116. Catching the Big Fish (David Lynch)

A series of short meditations on film and artmaking and, unfortunately, meditation itself. Lynch might very well be the greatest living filmmaker, but he's undoubtably lost his mind insofar as he's joined the cult of transcendental meditationists, and his unfortunate zeal for transcendental meditation mars an otherwise fine book.

Lynch is plainspoken and direct, not at all like his films, which makes the book an easy and enjoyable but not particularly complex read. At its worst, he spouts idiotic gibberish about the “Unified Field,” which doesn't exist but some moronic pseudo-physicist (also a TM'er) has convinced Lynch about.

At other times, Lynch has intelligent things to say about the creative process, and this is where the book shines, because Lynch's work fascinates. His process, perhaps unsurprisingly, is quite normal and workmanlike. This is a valuable lesson, given all of the romantic illusions artists often suffer from, pointlessly. Unfortunately, after beginning an interesting discussion of the creative process and how it works, he'll segue into trying to convince you to become a TM'er.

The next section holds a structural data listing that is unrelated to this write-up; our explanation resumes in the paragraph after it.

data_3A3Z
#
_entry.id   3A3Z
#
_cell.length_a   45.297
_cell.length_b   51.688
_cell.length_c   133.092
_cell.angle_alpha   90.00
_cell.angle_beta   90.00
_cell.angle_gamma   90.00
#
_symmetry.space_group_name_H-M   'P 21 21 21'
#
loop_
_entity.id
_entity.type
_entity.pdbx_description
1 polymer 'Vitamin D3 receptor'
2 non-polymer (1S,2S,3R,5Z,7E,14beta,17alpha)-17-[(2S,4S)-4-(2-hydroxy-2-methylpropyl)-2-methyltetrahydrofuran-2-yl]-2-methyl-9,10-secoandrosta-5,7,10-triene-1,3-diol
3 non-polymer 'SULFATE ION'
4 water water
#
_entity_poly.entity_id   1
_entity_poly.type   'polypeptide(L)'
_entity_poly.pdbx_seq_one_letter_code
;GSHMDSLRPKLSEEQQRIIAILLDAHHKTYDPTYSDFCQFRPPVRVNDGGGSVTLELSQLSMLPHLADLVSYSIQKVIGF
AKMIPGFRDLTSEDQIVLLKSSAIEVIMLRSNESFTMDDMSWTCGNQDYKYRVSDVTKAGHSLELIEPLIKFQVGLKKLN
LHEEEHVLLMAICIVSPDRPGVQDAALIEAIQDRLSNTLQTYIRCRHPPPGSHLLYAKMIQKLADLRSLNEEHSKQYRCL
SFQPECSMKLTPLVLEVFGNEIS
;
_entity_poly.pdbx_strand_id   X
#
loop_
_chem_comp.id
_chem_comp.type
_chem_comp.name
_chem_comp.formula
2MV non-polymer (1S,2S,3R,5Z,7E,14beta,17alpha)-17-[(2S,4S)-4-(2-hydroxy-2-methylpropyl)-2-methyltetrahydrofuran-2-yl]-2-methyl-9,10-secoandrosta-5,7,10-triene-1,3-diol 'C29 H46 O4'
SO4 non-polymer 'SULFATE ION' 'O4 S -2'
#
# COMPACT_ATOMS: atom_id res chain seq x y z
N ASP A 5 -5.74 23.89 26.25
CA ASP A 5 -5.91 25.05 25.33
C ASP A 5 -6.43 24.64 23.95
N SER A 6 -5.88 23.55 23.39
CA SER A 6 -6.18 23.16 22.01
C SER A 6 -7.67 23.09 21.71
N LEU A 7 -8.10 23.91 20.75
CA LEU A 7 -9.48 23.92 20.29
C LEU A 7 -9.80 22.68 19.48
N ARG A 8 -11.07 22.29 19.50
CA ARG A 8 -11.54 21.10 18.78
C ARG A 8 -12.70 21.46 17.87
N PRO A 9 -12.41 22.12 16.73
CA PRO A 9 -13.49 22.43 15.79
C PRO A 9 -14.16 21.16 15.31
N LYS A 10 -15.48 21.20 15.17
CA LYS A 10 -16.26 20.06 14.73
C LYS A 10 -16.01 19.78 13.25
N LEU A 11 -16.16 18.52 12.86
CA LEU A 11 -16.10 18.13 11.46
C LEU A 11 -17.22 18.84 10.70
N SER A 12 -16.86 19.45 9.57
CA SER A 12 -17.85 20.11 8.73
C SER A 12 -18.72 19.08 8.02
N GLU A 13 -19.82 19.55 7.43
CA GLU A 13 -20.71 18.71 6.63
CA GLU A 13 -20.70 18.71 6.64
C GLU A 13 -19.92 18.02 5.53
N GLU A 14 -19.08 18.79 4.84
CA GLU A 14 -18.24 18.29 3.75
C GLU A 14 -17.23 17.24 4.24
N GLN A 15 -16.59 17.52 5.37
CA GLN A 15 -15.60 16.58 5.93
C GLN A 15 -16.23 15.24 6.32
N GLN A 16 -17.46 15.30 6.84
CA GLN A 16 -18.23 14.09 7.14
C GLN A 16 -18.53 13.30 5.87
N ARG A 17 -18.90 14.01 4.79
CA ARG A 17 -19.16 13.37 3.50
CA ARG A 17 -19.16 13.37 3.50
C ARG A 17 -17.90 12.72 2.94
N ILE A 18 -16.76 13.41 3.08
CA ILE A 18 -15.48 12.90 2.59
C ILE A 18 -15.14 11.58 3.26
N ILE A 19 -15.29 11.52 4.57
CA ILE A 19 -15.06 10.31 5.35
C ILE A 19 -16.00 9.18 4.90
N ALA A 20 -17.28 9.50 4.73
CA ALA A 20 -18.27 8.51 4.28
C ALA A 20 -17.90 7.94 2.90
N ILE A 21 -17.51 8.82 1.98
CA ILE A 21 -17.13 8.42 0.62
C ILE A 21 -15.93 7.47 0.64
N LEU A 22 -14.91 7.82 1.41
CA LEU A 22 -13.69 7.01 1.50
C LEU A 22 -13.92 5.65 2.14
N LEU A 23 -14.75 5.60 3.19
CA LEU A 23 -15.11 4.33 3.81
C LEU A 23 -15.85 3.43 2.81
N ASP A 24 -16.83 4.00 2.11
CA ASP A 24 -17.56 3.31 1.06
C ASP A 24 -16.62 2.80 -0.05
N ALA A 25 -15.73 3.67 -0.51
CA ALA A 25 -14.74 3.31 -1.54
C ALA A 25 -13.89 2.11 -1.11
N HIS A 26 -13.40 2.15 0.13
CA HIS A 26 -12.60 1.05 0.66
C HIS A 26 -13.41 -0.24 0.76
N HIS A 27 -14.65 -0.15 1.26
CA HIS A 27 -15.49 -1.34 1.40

I approach artmaking from the perspective of a craftsman. If you are a good enough craftsman, you will produce art. You have to think of the art as work and do the work. Lynch agrees, writing of the importance of having a “setup” (a place or materials readily at hand that you can use to work):

It's crucial to have a setup, so that, at any given moment, when you get an idea, you have the place and the tools to make it happen. If you don't have a setup, there are many times when you get the inspiration, the idea, but you have no tools, no place to put it together. And the idea just sits there and festers. Over time, it will go away. You didn't fulfill it — and that's just a heartache. (125)

I don't like the suggestion here that one wait for inspiration, but I do appreciate the importance of being ready (I would argue that working regularly, honing one's skills, are also part of this necessary “setup”) in case inspiration should strike.

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